Wednesday, July 16, 2014

Canoeing: Sayward Forest Canoe Circuit (1)

Hard to believe it's been four years since my wife and I completed the Sayward circuit as part of her annual birthday celebration trip. Since this year's birthday fell on a Tuesday during a really busy work week, we're left with memories from 2010 until we can find a few days to sneak away again. Another visit to the Sayward Circuit may be just right.

June 15, 2010: Things weren’t looking very good when, fewer than 50 kilometres from our launching point for the Sayward Forest Canoe Circuit, my wife and I hit the heart of a big-box mega-complex.

Alas, this was the surest place to invest in the fishing equipment that would reward us with countless gut-busting lake-side feasts. Toting shinny new rods and lures as well as a few last-minute grocery items (including one kilo of rice crackers), we continue the drive north.

The scenery along the 30-minute drive from Campbell River to our launching point on Mohun Lake wasted little time shedding aside Campbell River's heavy and historic industrial mantle. In exchange, we were greeted with the Sayward Forest's modest backwoods landscape.

We entered the Mohun Lake camping compound at the lake’s south end and were greeted by a woodsy caretaker who offered us a photocopied map of the route.

Mohun Lake Campground: leave your car here and rest assured it will be there when you return.

“You guys have a map?” he asked, only minutes before we were to set off on our four-day paddle.

Given that the map had fewer than half of the route’s actual established campsites and scant detail about the portages along the way, it likely causes canoeists more grief than good.

'Woodsy' then made sure to catch us up on tales of those who came before us.

There was the couple that chose to turn back after getting mixed up in a beaver damn-strewn swamp. There was another group that decided, mid-journey, to pack it in and hike back along several kilometres of dusty logging road. And then there was the group of spirited youngsters who wrapped their aluminum canoe around a rock at the circuit's lone set of rapids.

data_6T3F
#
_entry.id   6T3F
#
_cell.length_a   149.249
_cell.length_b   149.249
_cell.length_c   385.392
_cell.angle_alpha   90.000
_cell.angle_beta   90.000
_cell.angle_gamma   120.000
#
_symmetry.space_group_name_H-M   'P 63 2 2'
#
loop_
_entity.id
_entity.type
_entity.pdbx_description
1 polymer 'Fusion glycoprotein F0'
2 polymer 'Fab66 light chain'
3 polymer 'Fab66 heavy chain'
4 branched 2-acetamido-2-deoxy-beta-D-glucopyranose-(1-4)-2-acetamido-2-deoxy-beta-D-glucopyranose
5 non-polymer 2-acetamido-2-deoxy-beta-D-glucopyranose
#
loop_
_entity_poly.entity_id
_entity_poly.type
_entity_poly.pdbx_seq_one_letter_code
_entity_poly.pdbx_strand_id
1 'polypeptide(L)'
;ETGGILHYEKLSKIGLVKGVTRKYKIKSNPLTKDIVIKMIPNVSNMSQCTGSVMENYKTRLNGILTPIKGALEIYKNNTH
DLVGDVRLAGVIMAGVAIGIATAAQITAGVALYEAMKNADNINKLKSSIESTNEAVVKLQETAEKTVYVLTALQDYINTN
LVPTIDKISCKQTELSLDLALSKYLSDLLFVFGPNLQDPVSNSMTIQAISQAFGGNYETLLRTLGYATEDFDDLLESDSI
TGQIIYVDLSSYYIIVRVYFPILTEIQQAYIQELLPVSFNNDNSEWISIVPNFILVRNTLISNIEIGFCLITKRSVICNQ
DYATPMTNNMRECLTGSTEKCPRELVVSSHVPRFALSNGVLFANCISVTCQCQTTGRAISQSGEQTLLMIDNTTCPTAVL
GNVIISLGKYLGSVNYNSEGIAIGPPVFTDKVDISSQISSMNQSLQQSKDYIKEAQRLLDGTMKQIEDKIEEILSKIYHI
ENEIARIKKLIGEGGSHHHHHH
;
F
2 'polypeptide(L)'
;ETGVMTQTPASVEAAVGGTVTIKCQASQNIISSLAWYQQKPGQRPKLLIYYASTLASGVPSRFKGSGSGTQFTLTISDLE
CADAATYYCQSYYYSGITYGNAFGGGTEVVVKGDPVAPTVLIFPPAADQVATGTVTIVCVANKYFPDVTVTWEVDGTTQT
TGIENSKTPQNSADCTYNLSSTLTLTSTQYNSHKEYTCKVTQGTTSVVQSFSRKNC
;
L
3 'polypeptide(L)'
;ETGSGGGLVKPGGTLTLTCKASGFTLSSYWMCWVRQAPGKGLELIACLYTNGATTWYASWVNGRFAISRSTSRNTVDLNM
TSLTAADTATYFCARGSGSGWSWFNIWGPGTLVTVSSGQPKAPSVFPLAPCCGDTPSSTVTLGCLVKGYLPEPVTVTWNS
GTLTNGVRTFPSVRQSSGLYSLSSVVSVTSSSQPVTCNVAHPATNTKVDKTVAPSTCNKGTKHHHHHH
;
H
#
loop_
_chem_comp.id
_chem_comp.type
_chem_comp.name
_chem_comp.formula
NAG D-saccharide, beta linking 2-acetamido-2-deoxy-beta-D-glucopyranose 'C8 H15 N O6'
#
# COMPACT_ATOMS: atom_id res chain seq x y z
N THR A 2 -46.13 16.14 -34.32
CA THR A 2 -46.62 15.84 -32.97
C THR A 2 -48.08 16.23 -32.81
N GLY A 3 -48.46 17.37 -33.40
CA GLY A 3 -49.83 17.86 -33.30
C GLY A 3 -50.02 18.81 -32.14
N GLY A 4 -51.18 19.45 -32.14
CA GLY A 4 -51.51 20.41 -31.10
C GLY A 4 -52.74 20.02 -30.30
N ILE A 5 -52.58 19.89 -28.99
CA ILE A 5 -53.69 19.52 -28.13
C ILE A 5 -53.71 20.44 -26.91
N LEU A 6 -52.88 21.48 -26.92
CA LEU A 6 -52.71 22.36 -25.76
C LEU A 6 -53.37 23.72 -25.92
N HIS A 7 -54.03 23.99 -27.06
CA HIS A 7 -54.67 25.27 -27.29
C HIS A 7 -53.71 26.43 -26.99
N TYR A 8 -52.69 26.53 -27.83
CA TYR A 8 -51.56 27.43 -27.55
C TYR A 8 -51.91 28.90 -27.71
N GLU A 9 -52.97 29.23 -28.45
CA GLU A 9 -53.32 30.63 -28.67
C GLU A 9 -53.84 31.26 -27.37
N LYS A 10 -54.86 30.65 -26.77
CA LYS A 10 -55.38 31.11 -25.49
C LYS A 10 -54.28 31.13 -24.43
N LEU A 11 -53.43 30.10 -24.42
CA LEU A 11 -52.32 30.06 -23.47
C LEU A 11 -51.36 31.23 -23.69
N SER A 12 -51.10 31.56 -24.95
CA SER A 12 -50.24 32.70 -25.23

We grabbed the map and asked for some tips.

The attendant couldn’t really say what lay in store since he hadn’t actually been to the lake’s other end in years, let alone to any of the circuit's other 12 lakes.

Probably time for a new map. We had already packed this one, released in early 2010.

It almost made the trip too easy, almost.

Friday, July 11, 2014

'A stupendous mass of rock'

It's hard to miss Mt. Arrowsmith; the peak and its surrounding massif stands out in a mantle of snow for much of the year, offering an impressive sight for anyone driving along the island highway.

Mt. Arrowsmith was one of the first mountains I climbed after moving to the region nearly 10 years ago - cannot believe how time has flown by. Having settled from the province of Quebec, I recall being amazed at the trail's steepness and the massive trees that manage to thrive along the slope..

I've since climbed the Judge's Route with friends from "back east" who express the same amazement at the trail's intensity.

"Ma t'en calisser une," as we say in La Belle Province.

Judge's Route, Mt. Arrowsmith, May 2014
After hiking elsewhere on the West Coast, I discovered Arrowsmith's steepness is pretty much the status quo for island peaks, which confidently strike skyward out of the Pacific Ocean.

I've climbed the peak half a dozen times now, mostly on the popular Judge's Route. The latest trip, in May 2014, took about six hours. Tempearatures in the valley below were well into the twenties - quite hot for May in these parts - and the sizzling, sunny weather followed us to the summit, yet there were still some pretty expansive snowy patches along the way.

"A steep, formidable climb when viewed from below, it is in fact a very aesthetic line which does not require technical skills," writes Lindsay Elms of the JR in his chapter devoted to the mountain in Beyond Nootka.

Judge's Route, Mt. Arrowsmith, May 2014
Arrowsmith offers a range of climbs for all skill levels, including the Unjudge's Route, Lost Gully and the dizzying Nose routes. Whatever path you choose, the mountain is sure to offer a challenging mountain experience in every season.

Despite an elevation of only 1,817m (5,962 ft), Arrowsmith looms large in the history of Vancouver Island mountain life. The earliest recorded ascent was an apparently thirst-quenching slog from the nearest road access that entailed a river crossing, porters and an overnight near the ridge. Back then the mountain lacked the easy access offered by the logging roads that now dissect the area.

"The next morning we were up at daylight and went about two miles climbing over the ridge of the mountain and up to the main peak - a stupendous mass of rock, about as big as 10 St. Paul's Cathedrals," wrote Dr. James Fletcher of his 1901 ascent.

In the late 1800s, many mountain folk thought Arrowsmith had to be Vancouver Island's  highest point. There was clearly much they hadn't seen, but the peak still stands as a stupendous mass that can inspire and challenge alpinists of all abilities.
Summit platform, Mt. Arrowsmith, May 2014


Elms, Lindsay,  Beyond Nootka: A Historical Perspective of Vancouver Island Mountains: Misthorn Press, 1996.